Monday, March 16, 2009

The Other Lieberman

Recent events have given me reason to be pessimistic once again about Israel and Iran (not that the pessimism ever really went anywhere). During the presidential campaign, then-Senator Biden came under fire for saying that he believes an international crisis will test President Obama within his first few months in office. If I had to predict an event fitting that description (and these predictions are somewhere between usually and always wrong), this would be it:

As the US moves to the left in its approach to the Middle East, Israel has taken a hard-right turn. Are they calculating that the Obama Administration, preoccupied with fixing the global economy, will avoid straining the US-Israel alliance? Maybe, and if the appointment of Avigdor Lieberman as Israel's chief diplomat is any indication, they're already testing the waters.

Think of Avigdor as a militant-fascist-racist version of our own Senator Joe. Don't believe me? First, consider this quote: "If it were up to me I would notify the Palestinian Authority that tomorrow at ten in the morning we would bomb all their places of business in [commercial center] Ramallah, for example." Then, consider frequent chants of "Death to Arabs" that break out at his political rallies. He showcased his fundamental human decency when he punched a 12 year-old boy in the face who'd been in a fight with his son. He is currently embroiled in a corruption investigation that ties him to both local and foreign business interests.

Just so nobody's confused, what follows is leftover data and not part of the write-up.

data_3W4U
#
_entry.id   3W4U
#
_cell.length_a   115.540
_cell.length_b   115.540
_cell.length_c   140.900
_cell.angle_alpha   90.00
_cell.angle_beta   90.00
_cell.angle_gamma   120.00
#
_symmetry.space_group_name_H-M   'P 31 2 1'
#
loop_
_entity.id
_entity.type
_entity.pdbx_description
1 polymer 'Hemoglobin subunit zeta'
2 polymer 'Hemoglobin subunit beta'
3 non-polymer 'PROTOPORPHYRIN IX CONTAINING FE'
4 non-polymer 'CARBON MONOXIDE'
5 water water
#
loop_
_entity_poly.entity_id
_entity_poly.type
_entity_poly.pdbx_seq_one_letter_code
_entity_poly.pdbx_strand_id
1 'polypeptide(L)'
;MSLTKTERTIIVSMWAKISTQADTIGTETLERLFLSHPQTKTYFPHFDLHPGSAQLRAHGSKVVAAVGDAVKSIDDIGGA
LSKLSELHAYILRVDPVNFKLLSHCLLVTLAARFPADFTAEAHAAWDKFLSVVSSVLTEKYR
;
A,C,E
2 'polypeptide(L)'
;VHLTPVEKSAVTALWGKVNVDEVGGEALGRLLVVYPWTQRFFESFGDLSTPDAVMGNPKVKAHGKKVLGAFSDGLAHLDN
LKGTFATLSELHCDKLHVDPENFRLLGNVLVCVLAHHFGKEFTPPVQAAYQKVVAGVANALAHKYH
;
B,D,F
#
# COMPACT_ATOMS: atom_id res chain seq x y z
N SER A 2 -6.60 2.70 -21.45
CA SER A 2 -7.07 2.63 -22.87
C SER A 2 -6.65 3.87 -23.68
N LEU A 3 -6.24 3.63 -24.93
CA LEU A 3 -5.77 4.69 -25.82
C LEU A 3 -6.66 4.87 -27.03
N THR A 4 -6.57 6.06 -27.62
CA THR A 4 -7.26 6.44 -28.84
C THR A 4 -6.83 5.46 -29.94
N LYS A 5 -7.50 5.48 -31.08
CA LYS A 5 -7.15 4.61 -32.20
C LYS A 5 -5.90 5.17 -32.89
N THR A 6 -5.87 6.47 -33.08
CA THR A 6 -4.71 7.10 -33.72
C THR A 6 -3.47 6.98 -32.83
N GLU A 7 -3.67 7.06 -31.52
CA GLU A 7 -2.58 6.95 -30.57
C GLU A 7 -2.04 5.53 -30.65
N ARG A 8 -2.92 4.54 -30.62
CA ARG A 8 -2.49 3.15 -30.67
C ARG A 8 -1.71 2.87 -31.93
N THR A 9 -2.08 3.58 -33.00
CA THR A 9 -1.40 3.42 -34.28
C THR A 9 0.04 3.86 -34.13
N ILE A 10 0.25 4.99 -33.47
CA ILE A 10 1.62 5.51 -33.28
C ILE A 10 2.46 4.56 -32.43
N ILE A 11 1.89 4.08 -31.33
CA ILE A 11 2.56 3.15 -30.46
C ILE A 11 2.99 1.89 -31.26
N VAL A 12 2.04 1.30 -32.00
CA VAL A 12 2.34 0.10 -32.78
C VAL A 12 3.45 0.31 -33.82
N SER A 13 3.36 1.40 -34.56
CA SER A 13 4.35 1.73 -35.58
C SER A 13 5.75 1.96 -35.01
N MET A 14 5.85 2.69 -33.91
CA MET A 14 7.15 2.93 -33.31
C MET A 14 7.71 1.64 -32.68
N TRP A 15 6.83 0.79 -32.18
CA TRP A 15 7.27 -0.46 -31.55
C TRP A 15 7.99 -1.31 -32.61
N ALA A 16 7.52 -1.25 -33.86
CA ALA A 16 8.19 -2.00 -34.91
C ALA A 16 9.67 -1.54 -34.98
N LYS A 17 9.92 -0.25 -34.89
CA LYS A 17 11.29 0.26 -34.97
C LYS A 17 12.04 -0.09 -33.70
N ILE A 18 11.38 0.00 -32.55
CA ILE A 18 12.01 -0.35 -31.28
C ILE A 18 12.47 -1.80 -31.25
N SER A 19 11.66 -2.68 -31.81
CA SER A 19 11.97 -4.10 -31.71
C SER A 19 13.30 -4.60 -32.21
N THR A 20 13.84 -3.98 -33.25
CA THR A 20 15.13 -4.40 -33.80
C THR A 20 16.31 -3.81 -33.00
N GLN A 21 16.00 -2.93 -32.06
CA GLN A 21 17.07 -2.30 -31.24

He is, put simply, a thug. Like a hockey game late in the third period with nothing left to play for, a thug is brought in to send a message, not to score points. With Lieberman as the face of Israeli foreign policy, said foreign policy will be one that picks a lot of fights with little regard for the consequences.

If the United States managed to alienate the known universe with the George W. Bush's decidedly less bellicose rhetoric, Lieberman's ascension (and Likud's broader victories in the recent parliamentary elections) implies something genuinely frightening. With a daunting domestic agenda, any hint of backpeddling in the US-Israeli alliance is politically untenable for the Obama administration. Yet Israel still feels just as threatened, and they believe the relationship between the Iranian threat and time is exponential. So why not strike when America is most preoccupied and its opposition will be least vehement?

Figures like Lieberman deny the potential for diplomacy to mollify Iran. Their ideology denies the utility of waiting for Obama's efforts to work. It'd be like a devout Catholic who said, "I'm still waiting for the Messiah, just in case it isn't Jesus."

There is compelling reason to believe Israel wants to stifle diplomacy before it has the chance to materialize. Even modest success of US efforts would undermine Israel's insistence that Iran is a rogue state that can't be reasoned with.

Look for the Iranian elections, scheduled for this June, to be very important. Chances are good that current President and resident boogeyman Mahmoud Ahmedinejad will win an election wrought with improprieties. Israel may seize the moment to escalate its rhetoric, or worse.

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